Local officials keeping eye on Ophelia
By Staff and Wire
Published in News on September 9, 2005 2:03 PM
In the wake of Hurricane Katrina, Wayne County and Goldsboro officials are keeping a close eye on Tropical Storm Ophelia, which was down-graded early today from hurricane status.
Mel Powers, the emergency management coordinator for the county, said local officials are already in contact with state emergency officials regarding the potential danger from Ophelia, which is located off Florida’s eastern coast.
Despite the desire to send aid to the Gulf Coast in the wake of Hurricane Katrina, Powers said Wayne officials recognize the need to stay prepared for potential disaster here.
“We’re monitoring the storm and we’re are involved in conference calls with the state,” Powers said today. “We’re still in the busiest part of the hurricane season.”
Powers said Wayne emergency teams are on 36-hour standby should storm warnings be issued. The county emergency response units can be partially activated within 24 hours, he said.
Goldsboro City Manager Joe Huffman said that although city officials haven’t held any meetings about Ophelia’s threat, he said the city’s emergency staff is prepared to handle pre-storm planning at a moment’s notice.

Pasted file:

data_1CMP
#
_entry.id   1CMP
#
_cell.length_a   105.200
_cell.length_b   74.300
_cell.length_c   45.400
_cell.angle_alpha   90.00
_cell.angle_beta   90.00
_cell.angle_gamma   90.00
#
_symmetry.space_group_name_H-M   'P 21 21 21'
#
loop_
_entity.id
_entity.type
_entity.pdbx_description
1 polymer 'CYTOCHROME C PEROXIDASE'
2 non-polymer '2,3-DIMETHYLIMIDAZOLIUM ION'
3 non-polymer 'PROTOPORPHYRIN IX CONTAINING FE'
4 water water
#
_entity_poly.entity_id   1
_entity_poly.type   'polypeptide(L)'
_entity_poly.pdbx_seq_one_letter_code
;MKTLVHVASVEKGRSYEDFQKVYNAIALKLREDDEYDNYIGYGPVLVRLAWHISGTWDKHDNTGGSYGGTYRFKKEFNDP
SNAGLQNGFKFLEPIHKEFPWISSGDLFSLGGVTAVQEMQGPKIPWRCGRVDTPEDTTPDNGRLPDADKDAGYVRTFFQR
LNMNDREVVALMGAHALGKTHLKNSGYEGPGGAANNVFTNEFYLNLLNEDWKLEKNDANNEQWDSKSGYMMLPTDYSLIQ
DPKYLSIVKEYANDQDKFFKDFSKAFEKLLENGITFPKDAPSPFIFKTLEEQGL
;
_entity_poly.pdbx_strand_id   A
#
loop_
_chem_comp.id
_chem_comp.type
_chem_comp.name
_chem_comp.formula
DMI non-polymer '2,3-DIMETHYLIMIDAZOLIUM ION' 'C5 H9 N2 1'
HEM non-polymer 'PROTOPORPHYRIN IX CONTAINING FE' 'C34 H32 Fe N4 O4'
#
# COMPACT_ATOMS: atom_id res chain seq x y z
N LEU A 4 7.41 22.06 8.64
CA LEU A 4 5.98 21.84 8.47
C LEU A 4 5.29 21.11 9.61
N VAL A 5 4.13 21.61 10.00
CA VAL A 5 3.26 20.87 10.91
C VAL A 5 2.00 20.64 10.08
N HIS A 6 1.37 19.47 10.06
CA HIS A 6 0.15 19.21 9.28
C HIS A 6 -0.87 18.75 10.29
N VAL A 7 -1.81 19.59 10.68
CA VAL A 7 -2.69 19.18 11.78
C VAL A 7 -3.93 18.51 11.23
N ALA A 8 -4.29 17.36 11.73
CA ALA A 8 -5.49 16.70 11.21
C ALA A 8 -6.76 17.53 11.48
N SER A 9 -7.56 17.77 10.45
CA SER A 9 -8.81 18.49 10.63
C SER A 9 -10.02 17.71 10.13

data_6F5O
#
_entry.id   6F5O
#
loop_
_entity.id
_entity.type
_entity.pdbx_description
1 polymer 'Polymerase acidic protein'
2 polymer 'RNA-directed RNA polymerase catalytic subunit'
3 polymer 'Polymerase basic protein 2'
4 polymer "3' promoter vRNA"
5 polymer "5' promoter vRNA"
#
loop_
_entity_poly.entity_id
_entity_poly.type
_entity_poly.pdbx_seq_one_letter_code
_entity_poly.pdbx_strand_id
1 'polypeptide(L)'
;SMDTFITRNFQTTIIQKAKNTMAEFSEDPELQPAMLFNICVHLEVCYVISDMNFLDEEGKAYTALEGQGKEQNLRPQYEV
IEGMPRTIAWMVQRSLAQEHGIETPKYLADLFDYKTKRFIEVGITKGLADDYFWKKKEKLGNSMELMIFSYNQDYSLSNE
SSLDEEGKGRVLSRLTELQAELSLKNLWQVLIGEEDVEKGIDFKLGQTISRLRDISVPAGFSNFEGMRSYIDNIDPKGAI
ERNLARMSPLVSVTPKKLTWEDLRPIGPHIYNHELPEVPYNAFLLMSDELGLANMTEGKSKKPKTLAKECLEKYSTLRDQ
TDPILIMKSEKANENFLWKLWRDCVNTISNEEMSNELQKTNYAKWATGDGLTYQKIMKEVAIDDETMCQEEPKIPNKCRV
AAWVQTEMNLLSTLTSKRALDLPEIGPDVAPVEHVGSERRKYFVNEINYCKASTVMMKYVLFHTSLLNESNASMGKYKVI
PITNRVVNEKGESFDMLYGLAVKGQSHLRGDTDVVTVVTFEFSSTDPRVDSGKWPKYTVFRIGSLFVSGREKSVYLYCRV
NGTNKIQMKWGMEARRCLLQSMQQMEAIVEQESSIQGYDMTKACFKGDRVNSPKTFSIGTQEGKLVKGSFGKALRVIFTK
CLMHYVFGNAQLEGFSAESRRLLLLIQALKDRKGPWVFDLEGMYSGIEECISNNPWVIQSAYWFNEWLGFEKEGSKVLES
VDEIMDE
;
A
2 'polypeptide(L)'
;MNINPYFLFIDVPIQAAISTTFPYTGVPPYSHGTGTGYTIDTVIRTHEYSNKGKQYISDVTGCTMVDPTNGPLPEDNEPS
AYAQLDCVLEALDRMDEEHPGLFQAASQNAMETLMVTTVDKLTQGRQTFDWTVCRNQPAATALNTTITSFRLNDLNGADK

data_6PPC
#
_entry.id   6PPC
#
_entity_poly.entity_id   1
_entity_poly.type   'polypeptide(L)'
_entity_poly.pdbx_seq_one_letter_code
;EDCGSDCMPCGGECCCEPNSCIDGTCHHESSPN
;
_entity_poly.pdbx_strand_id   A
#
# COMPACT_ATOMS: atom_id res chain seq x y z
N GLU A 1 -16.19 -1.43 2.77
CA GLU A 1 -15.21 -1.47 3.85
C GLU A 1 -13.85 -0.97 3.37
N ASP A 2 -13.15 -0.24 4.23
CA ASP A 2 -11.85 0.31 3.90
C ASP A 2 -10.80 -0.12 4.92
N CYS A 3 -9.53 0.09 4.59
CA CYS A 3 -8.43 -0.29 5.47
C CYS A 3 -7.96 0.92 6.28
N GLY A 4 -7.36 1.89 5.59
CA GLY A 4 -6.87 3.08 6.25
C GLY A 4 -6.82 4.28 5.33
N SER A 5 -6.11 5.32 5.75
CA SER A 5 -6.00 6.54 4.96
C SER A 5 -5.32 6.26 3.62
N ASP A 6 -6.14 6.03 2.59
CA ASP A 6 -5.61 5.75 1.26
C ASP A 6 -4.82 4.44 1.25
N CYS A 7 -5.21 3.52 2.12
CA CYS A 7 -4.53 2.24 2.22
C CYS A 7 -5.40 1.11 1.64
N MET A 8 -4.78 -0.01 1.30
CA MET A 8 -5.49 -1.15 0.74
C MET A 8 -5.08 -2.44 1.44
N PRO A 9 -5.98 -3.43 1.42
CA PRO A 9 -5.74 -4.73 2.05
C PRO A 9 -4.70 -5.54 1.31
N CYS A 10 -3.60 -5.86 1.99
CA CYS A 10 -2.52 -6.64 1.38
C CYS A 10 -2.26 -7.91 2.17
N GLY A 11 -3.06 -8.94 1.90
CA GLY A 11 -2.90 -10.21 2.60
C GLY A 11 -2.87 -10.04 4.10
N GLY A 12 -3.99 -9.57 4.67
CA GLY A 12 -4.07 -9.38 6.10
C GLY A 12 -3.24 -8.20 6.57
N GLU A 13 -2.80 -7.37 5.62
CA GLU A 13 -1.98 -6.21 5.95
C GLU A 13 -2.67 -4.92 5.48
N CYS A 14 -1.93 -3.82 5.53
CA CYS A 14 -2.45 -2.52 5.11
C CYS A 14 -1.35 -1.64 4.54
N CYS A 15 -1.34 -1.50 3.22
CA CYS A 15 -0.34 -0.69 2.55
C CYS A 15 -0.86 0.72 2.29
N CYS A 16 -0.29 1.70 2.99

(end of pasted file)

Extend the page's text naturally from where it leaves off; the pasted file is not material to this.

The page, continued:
“Our staff has experience with hurricanes,” said Huffman, “and we are always in a mode where we can respond so that services are not interrupted.”
Ophelia’s path is unpredictable, forecasters say. The storm was drifting away from Florida’s northeast coast today, but that might not be the end of it for the peninsula, Georgia or the Carolinas.
Although Ophelia’s top sustained winds had dropped to 65 mph, some forecast models showed it turning back toward land as a hurricane sometime next week.
“By no means should people take this short-term motion as being let off the hook here,” National Hurricane Center meteorologist Jamie Rhome said. “I don’t want people to say, ’Whew this one’s going out to sea.’ There’s still a possibility that it could loop back.”
Ophelia was nearly stationary about 115 miles east of Daytona Beach. It briefly had been upgraded to a hurricane Thursday when its winds reached 75 mph — 1 mph over the hurricane threshold.
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